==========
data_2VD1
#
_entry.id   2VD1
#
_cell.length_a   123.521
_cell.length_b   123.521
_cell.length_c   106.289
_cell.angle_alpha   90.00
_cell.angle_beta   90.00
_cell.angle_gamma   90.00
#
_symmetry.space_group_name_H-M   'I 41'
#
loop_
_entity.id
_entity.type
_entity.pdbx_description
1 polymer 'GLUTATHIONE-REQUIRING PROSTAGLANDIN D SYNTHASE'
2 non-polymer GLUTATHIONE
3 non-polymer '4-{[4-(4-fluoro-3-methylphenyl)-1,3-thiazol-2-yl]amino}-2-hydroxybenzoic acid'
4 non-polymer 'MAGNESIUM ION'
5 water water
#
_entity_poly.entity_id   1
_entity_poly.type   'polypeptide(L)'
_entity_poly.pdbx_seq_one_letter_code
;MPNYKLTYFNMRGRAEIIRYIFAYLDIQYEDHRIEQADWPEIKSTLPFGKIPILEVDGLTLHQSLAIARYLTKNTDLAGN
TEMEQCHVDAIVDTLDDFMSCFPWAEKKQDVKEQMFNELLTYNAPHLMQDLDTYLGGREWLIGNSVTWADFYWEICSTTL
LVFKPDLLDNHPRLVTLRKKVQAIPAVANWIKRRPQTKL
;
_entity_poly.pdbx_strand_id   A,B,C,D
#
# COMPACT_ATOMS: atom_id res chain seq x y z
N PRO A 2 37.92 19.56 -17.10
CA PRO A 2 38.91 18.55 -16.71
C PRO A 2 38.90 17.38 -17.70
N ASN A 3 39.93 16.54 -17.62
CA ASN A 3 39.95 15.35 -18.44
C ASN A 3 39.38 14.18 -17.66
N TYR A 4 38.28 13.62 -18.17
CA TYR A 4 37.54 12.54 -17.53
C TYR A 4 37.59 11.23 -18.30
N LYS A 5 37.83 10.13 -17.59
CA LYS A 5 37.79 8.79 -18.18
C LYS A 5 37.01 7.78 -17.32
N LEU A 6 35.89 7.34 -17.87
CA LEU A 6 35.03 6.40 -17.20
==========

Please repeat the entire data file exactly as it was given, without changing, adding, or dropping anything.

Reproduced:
data_2VD1
#
_entry.id   2VD1
#
_cell.length_a   123.521
_cell.length_b   123.521
_cell.length_c   106.289
_cell.angle_alpha   90.00
_cell.angle_beta   90.00
_cell.angle_gamma   90.00
#
_symmetry.space_group_name_H-M   'I 41'
#
loop_
_entity.id
_entity.type
_entity.pdbx_description
1 polymer 'GLUTATHIONE-REQUIRING PROSTAGLANDIN D SYNTHASE'
2 non-polymer GLUTATHIONE
3 non-polymer '4-{[4-(4-fluoro-3-methylphenyl)-1,3-thiazol-2-yl]amino}-2-hydroxybenzoic acid'
4 non-polymer 'MAGNESIUM ION'
5 water water
#
_entity_poly.entity_id   1
_entity_poly.type   'polypeptide(L)'
_entity_poly.pdbx_seq_one_letter_code
;MPNYKLTYFNMRGRAEIIRYIFAYLDIQYEDHRIEQADWPEIKSTLPFGKIPILEVDGLTLHQSLAIARYLTKNTDLAGN
TEMEQCHVDAIVDTLDDFMSCFPWAEKKQDVKEQMFNELLTYNAPHLMQDLDTYLGGREWLIGNSVTWADFYWEICSTTL
LVFKPDLLDNHPRLVTLRKKVQAIPAVANWIKRRPQTKL
;
_entity_poly.pdbx_strand_id   A,B,C,D
#
# COMPACT_ATOMS: atom_id res chain seq x y z
N PRO A 2 37.92 19.56 -17.10
CA PRO A 2 38.91 18.55 -16.71
C PRO A 2 38.90 17.38 -17.70
N ASN A 3 39.93 16.54 -17.62
CA ASN A 3 39.95 15.35 -18.44
C ASN A 3 39.38 14.18 -17.66
N TYR A 4 38.28 13.62 -18.17
CA TYR A 4 37.54 12.54 -17.53
C TYR A 4 37.59 11.23 -18.30
N LYS A 5 37.83 10.13 -17.59
CA LYS A 5 37.79 8.79 -18.18
C LYS A 5 37.01 7.78 -17.32
N LEU A 6 35.89 7.34 -17.87
CA LEU A 6 35.03 6.40 -17.20